Pricing Effectiveness


Pragmatic Institute’s Box of the Month is Program Effectiveness. Let’s interpret that to mean how effective is our pricing? Since pricing is such a huge topic, pricing effectiveness is equally huge. We would have to look at every area of pricing and ask how we’re doing. For example, pricing includes setting list prices, negotiating prices with customers, quoting prices to buyers and more.

This is a great place to get finance involved with pricing. Your finance team probably wants to be involved because they want higher ASP’s and margins but they do not have the understanding of the value to the customer necessary to effectively set prices. Yet what they are great at is monitoring, creating reports and insightful thinking. Let’s enlist the finance team to monitor and create reports so they can help us improve our pricing.

The following reports are often very valuable at monitoring pricing effectiveness.

Scatterplot. For a product, plot price on the y-axis and on the x-axis whatever characteristic you believe should drive discount behavior. For hardware products this is almost always quantity. For software it is often deal size, number of seats, number of transactions, etc. You are looking for the outliers, where we seemingly charged too little for the deal. This gives you the ability to do a little research to find out what happened. Maybe we can keep those from happening in the future.

ASP trend. You should absolutely be watching your Average Selling Price. As market conditions change (competitors, technologies, demand), the price that sales is able to win at changes. When you detect that ASP’s are moving down (which they usually do) you will want to figure out why. Did competition change their list price? Are there new competitors? Are we saturating the market? Whatever the reason, this is an indicator that you may have to revisit your pricing.

Win/Loss data. What percentage of the deals that we quoted did we win? Watch the trend. There isn’t a best answer, but we shouldn’t be winning them all or our price is too low. Then dig deeper to find out what are the characteristics of the deals that we tend to win or lose. Is price quoted a driving factor or not?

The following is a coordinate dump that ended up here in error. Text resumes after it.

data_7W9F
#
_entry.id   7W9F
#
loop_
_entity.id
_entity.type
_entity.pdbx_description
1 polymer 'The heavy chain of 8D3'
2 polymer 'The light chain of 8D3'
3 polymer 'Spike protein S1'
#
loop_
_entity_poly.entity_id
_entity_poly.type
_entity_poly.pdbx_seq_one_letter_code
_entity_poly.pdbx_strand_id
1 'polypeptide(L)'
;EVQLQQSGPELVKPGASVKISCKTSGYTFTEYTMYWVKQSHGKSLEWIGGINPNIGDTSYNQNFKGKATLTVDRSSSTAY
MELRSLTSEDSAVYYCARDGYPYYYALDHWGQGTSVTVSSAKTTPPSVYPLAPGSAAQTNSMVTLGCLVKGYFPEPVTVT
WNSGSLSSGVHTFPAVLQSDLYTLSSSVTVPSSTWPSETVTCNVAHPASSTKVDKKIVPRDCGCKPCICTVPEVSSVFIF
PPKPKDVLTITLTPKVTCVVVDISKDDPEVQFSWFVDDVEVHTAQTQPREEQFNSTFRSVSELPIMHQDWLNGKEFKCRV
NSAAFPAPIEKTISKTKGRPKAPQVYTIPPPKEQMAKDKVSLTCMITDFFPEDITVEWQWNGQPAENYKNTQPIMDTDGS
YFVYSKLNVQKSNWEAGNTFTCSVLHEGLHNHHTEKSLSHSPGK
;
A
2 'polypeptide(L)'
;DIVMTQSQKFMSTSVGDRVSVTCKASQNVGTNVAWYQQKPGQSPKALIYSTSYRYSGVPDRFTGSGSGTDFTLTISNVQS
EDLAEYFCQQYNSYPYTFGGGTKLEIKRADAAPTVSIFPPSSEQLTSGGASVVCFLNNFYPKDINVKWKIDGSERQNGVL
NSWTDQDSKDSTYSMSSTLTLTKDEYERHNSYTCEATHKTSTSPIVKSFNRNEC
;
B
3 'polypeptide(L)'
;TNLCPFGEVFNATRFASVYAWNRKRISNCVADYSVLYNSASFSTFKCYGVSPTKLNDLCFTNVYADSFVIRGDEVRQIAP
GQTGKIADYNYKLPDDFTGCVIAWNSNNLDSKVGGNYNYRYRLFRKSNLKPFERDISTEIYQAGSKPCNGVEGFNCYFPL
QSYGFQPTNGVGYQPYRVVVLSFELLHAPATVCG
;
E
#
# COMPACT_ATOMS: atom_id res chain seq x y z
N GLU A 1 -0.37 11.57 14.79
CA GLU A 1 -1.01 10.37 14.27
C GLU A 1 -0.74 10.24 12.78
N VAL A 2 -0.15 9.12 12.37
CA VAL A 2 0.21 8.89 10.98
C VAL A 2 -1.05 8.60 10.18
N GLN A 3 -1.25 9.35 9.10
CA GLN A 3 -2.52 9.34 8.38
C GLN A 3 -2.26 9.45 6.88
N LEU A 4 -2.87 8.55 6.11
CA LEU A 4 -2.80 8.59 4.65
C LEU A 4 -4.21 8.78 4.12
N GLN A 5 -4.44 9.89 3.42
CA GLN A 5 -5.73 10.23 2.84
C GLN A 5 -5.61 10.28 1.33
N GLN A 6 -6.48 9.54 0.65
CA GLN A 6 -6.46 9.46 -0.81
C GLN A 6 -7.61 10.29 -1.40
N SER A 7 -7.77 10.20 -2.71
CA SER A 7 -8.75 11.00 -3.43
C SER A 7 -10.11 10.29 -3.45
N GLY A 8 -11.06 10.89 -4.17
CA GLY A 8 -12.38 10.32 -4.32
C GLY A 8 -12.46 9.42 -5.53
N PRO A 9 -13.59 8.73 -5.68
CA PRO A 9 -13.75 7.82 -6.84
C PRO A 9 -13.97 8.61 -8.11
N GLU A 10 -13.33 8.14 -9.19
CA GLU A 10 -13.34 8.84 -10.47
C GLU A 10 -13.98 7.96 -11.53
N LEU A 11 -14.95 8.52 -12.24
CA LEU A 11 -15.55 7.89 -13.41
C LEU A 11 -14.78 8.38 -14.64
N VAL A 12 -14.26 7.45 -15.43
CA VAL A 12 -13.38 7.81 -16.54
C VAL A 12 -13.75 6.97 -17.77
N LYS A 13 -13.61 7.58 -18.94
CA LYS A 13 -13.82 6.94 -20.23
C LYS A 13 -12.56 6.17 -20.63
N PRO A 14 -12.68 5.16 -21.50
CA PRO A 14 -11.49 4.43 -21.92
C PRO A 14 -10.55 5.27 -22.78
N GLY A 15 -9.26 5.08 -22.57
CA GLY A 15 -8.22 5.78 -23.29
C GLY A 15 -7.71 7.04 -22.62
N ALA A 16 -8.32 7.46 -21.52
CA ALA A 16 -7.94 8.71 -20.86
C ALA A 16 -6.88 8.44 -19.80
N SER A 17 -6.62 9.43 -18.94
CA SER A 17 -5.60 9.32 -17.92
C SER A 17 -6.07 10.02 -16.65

Audit the quote to revenue path. You will likely find that in many cases the cash you actually receive from your customers is different from the price you quoted. This is free money if you simply clean up the process. We quote, customer places a purchase order, we ship and invoice, they send a payment. The path seems simple, but it’s surprising how often the payment doesn’t match the quote.

Ask finance to systematically collect and report on costs to serve customers. The price a customer pays minus the costs to serve that customer is called the “pocket price”. The amount of money you put in your pocket for that customer. Some companies can determine pocket price for each transaction. Others can do it for each customer. If your company doesn’t have this ability today, start by determining the cost to serve your 5 best customers. Sometimes you find these customers are so expensive to serve and we give such large discounts that we don’t make any profit on them. These are easy customers to raise prices on because if they stop buying from you, you stop losing money. When you systematically determine costs to serve and pocket price the company focuses more on clawing back some of those costs whenever buyers ask for discounts.

Finally, go through every point where pricing is touched inside your company. Can you create a measure to tell if that touch point is effective or not? It’s not always easy, but thinking through the process is bound to make your pricing more effective and hence more profitable.


Photo by Stilfehler

Mark Stiving

Mark Stiving

Mark Stiving is chief pricing educator with Impact Pricing LLC. Connect with him on LinkedIn

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